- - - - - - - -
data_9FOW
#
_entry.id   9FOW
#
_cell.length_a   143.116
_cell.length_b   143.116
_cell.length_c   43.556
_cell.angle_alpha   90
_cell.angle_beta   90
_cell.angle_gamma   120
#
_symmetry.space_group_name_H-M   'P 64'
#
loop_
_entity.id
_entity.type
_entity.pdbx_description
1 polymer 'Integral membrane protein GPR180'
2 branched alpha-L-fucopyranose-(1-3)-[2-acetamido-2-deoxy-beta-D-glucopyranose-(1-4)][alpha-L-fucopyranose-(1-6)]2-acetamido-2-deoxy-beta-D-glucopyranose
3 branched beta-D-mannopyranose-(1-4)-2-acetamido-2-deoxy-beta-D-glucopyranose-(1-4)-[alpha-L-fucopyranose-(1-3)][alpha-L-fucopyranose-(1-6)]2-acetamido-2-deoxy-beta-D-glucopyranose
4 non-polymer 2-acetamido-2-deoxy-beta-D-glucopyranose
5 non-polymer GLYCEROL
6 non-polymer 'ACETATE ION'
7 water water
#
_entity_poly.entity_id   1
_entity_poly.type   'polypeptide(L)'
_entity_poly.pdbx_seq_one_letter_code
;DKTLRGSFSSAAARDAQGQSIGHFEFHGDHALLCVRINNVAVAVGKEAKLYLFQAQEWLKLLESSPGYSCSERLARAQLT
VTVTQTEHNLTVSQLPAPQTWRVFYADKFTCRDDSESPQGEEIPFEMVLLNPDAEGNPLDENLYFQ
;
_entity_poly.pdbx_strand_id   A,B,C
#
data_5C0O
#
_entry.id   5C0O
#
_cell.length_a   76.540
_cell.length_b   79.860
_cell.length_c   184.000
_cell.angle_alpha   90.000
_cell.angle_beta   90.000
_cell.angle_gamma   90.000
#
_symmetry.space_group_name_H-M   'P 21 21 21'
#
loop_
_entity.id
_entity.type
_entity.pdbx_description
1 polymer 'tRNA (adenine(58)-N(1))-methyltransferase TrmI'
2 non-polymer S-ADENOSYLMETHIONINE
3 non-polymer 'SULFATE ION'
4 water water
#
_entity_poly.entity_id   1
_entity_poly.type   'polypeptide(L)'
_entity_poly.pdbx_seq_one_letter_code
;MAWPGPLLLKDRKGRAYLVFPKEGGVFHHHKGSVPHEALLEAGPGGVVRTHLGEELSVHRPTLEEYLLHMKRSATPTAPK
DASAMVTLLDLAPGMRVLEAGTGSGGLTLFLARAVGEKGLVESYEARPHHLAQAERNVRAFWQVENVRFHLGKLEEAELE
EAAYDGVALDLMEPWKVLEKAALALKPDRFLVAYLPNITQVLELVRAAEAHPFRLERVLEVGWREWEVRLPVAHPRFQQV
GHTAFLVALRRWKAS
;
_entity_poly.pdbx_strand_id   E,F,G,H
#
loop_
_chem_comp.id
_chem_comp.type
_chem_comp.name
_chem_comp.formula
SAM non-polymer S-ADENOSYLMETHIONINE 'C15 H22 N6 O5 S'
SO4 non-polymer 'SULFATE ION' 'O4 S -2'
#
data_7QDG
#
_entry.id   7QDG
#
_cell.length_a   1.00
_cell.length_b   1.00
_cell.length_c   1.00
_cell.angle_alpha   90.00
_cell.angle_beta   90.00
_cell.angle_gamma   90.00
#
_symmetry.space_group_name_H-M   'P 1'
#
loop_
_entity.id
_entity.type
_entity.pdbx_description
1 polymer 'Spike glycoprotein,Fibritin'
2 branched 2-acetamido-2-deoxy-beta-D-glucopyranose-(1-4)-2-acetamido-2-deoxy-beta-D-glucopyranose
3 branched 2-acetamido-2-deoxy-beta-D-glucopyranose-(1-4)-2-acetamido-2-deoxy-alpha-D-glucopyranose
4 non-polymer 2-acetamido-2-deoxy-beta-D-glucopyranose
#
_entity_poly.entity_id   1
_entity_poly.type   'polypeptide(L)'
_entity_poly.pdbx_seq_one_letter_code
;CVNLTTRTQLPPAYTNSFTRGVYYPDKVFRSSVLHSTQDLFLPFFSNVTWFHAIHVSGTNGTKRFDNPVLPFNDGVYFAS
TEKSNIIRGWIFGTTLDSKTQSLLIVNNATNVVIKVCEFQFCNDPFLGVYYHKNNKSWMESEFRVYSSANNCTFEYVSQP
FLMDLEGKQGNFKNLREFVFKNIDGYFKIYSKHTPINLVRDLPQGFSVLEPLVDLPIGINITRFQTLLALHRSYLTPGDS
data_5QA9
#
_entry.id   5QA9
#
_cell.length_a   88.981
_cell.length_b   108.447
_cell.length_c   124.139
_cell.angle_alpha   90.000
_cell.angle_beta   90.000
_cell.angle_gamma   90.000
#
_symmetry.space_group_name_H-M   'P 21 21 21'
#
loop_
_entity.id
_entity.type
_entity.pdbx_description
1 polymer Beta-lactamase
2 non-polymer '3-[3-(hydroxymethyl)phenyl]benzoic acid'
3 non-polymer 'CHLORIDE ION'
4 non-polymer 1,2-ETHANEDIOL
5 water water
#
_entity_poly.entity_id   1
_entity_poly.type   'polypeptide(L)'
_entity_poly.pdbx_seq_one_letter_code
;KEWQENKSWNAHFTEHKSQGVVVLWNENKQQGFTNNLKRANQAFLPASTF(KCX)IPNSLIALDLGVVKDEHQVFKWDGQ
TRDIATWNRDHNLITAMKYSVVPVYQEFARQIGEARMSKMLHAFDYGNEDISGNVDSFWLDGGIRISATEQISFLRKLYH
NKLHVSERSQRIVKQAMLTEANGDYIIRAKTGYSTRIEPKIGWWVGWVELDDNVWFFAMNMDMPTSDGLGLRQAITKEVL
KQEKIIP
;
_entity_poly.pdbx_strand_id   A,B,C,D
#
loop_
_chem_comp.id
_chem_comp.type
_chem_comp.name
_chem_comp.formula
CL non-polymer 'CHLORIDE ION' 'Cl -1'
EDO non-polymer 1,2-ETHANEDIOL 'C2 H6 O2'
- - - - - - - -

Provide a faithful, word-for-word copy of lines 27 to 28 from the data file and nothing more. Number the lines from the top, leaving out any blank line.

_entity_poly.type   'polypeptide(L)'
_entity_poly.pdbx_seq_one_letter_code